On the technological front, “China’s continued advancements in cyber and space-based systems also introduce the likelihood of entirely new domains of conflict in the event of a contingency,” which could serve to “extend the battlefield to our political discourse, mobile devices, and the very infrastructure that modern digital communication and communities rely upon,” the lawmakers wrote.

Committee Chairman Adam SchiffAdam Bennett SchiffTrump official releases unverified Russian intel on Clinton previously rejected by Senate panel Schiff subpoenas Homeland Security, charges ‘unlawful obstruction’ Schiff to subpoena top DHS official, alleges whistleblower deposition is being stonewalled MORE (D-Calif.) acknowledged the shortcomings laid bare by the report, saying in a statement that “our nation’s intelligence agencies have a lot of work to do to fully address the challenge posed by China.”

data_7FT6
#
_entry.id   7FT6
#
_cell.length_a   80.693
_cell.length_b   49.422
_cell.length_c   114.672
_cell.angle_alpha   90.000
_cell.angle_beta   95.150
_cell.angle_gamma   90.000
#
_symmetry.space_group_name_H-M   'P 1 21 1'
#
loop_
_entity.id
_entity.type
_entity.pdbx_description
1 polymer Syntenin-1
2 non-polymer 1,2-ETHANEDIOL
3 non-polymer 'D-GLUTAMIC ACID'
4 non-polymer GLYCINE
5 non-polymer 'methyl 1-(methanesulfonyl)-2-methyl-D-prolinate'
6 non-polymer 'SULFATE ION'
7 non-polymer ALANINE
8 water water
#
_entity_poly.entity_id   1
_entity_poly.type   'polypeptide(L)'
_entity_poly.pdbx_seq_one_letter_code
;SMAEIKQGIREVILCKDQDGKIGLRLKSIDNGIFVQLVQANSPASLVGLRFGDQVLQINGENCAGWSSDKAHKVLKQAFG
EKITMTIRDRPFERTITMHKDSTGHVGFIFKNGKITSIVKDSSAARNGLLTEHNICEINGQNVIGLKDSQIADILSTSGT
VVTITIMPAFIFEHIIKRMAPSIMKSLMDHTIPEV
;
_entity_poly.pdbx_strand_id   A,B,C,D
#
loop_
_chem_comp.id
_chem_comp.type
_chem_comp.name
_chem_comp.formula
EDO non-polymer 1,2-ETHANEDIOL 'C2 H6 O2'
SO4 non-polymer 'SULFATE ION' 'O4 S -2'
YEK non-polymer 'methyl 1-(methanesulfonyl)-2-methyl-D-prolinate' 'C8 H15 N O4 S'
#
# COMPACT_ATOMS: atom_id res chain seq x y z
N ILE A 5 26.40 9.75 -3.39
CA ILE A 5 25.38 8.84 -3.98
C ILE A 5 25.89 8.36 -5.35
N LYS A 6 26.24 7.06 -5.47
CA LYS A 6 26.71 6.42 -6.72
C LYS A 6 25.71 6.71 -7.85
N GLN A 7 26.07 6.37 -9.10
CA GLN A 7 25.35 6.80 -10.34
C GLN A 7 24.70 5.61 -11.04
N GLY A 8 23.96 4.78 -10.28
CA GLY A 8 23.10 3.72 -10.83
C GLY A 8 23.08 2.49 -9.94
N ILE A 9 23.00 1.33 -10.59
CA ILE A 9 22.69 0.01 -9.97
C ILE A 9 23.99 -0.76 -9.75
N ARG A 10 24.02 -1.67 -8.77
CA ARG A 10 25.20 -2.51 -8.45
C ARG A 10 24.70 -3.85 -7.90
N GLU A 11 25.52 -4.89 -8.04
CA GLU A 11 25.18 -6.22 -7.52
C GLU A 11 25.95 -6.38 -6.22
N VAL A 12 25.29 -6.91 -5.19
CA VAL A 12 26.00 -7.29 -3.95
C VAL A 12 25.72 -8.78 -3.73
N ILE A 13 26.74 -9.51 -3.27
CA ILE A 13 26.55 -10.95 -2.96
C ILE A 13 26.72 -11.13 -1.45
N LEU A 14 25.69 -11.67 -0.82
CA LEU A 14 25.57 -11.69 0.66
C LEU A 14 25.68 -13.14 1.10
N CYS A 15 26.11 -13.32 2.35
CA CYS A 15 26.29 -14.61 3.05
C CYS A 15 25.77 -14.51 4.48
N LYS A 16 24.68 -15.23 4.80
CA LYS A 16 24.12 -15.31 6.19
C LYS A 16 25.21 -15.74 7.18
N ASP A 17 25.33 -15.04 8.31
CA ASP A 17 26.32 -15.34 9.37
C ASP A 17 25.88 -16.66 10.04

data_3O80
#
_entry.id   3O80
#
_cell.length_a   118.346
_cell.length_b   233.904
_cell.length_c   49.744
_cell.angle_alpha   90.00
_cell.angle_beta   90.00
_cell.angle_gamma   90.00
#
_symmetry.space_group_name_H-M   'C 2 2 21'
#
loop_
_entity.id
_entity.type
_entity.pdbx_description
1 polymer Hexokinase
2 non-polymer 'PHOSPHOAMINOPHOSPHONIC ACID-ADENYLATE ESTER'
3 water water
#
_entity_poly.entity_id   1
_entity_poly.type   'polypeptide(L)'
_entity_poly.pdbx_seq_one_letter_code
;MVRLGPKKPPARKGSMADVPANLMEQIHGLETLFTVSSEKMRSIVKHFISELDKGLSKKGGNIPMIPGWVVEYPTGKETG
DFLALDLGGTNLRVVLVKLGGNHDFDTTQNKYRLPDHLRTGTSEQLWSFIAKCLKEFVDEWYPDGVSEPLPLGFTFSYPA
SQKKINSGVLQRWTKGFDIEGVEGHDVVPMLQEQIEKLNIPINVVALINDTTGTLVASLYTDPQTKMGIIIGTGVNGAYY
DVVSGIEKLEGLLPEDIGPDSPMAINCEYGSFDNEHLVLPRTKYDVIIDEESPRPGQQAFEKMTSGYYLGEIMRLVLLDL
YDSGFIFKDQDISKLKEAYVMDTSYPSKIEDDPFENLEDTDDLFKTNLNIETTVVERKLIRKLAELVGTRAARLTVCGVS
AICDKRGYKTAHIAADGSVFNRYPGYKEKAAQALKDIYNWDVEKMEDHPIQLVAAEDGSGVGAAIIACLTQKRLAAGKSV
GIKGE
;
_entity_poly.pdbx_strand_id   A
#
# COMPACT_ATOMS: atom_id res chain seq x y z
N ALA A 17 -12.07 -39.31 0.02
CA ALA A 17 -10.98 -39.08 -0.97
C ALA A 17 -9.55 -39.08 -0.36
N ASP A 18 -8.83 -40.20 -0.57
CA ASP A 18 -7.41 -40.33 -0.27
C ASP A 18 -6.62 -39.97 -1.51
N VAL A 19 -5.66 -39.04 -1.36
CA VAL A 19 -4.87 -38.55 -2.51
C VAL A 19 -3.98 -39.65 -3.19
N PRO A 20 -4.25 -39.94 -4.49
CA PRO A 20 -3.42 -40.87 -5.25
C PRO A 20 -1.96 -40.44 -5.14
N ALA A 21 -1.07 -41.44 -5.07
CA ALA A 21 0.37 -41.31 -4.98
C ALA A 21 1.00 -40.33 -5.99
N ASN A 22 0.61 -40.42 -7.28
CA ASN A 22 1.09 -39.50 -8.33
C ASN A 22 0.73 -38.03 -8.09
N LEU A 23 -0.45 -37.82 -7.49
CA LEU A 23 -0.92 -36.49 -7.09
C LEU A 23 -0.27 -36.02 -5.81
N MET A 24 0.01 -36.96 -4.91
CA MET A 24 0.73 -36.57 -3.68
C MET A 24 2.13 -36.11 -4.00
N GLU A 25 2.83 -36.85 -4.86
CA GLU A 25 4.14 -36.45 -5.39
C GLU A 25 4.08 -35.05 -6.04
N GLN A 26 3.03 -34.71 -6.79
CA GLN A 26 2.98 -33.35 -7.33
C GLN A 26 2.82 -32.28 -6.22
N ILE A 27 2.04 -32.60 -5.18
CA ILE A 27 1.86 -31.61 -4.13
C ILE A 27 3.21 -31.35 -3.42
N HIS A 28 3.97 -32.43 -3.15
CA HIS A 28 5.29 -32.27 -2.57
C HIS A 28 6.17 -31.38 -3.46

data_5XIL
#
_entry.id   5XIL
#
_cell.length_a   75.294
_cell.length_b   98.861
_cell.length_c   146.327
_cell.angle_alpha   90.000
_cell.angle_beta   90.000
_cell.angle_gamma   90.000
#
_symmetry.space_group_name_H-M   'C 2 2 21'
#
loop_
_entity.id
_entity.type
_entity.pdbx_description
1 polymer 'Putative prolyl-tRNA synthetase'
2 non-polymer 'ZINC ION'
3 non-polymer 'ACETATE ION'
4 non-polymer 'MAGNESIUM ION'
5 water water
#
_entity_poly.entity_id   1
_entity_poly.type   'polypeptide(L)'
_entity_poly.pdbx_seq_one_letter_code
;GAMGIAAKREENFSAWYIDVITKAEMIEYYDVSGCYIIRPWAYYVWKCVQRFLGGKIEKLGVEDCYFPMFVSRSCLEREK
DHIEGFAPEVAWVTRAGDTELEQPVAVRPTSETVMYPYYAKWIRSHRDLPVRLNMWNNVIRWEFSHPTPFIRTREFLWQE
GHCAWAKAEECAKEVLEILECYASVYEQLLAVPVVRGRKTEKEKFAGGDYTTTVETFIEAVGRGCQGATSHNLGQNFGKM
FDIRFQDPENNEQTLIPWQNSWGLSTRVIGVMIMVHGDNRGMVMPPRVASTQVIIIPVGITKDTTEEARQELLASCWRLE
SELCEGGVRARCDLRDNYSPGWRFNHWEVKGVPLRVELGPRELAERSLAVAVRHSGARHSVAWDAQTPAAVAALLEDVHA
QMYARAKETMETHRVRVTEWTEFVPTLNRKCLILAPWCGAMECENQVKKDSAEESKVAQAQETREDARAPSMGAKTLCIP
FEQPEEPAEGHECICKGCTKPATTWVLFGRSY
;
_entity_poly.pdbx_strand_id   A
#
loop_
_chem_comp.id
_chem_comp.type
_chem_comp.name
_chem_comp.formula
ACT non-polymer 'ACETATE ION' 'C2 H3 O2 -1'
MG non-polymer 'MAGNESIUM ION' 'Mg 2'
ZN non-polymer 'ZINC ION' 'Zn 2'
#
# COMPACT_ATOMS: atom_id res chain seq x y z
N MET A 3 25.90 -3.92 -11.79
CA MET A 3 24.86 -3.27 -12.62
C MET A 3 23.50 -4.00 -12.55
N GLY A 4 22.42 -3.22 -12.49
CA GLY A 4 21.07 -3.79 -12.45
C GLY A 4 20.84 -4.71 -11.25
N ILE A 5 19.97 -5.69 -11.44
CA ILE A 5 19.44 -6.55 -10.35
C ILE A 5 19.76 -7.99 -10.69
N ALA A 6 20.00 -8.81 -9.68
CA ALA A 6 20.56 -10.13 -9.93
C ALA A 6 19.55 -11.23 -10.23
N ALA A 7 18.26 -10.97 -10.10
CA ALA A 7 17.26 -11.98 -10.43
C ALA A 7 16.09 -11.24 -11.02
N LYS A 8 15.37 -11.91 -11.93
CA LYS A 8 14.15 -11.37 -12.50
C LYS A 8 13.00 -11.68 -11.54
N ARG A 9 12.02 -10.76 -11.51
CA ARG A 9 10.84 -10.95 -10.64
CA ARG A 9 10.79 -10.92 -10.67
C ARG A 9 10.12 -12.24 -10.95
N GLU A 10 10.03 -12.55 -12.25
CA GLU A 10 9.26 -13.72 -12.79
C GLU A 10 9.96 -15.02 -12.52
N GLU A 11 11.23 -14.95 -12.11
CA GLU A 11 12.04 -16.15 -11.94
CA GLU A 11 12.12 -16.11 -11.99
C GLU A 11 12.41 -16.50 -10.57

“After 9/11, we reoriented towards a mission to protect the homeland, and were very successful. But after two decades, the IC’s capacity to address hard targets like China has waned,” Schiff said. “Absent a significant and immediate reprioritization and realignment of resources, we will be ill-prepared to compete with China — diplomatically, economically, and militarily — on the global stage for decades to come.”

Committee staff reviewed thousands of assessments and conducted hours of interviews with intelligence community officials in compiling the report, which recommended a series of steps to ensure the IC can keep up with evolving Chinese threats.

Those recommendations include the White House conducting a review of the IC’s budget, the IC prioritizing its training of employees on China-focused issues and the formation of a “bipartisan, bicameral congressional study group” to evaluate if changes need to be made.

“It’s my hope that the Intelligence Community will work hand-in-hand with the congressional oversight committees to make these necessary changes quickly. We should all have the same goal — ensuring the U.S. and its intelligence